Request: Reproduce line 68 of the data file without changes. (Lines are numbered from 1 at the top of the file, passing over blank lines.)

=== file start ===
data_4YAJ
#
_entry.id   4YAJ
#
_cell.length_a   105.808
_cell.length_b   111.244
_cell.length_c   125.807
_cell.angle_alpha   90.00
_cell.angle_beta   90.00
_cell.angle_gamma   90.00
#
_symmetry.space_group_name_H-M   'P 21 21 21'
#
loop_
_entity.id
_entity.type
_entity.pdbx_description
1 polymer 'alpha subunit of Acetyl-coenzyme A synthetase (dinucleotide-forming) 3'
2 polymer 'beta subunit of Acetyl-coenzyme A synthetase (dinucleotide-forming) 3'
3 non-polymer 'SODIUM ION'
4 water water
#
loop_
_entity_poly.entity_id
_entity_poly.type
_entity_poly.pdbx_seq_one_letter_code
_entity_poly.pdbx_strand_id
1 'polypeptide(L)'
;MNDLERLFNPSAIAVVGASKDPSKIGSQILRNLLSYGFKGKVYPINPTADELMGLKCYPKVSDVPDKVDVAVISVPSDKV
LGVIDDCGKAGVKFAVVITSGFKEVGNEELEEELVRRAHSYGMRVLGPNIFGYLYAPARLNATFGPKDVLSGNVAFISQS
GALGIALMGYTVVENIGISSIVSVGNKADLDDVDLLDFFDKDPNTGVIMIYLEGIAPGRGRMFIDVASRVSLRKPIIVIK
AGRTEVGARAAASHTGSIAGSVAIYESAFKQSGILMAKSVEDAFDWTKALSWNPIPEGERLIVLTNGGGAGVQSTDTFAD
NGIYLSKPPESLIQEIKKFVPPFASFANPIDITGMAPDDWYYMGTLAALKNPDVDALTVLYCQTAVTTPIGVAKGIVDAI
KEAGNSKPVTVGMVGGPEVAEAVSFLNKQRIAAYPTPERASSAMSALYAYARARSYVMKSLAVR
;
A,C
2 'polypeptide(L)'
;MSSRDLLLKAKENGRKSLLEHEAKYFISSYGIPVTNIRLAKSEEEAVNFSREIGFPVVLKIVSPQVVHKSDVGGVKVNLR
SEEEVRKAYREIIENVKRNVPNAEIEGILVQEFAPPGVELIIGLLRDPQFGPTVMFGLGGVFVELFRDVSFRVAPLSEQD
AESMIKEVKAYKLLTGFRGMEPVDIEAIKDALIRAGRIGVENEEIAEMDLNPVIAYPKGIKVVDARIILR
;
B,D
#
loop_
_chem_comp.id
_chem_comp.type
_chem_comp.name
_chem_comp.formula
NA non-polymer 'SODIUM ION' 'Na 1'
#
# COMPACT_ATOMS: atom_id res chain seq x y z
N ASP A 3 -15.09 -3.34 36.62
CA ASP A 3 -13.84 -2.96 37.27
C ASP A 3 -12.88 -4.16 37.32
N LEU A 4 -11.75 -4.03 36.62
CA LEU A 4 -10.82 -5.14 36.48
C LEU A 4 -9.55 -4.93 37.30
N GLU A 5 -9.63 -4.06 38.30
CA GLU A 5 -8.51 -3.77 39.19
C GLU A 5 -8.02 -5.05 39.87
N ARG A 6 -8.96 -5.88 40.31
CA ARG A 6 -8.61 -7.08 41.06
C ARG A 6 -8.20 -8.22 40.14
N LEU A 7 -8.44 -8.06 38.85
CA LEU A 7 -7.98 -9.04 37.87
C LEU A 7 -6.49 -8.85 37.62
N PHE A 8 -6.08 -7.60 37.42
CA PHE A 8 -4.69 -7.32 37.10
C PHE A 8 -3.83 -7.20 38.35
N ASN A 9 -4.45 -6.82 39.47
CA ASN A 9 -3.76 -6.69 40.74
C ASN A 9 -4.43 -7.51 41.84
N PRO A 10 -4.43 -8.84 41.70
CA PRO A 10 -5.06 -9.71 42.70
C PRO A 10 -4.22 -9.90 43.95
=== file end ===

CA PHE A 8 -4.69 -7.32 37.10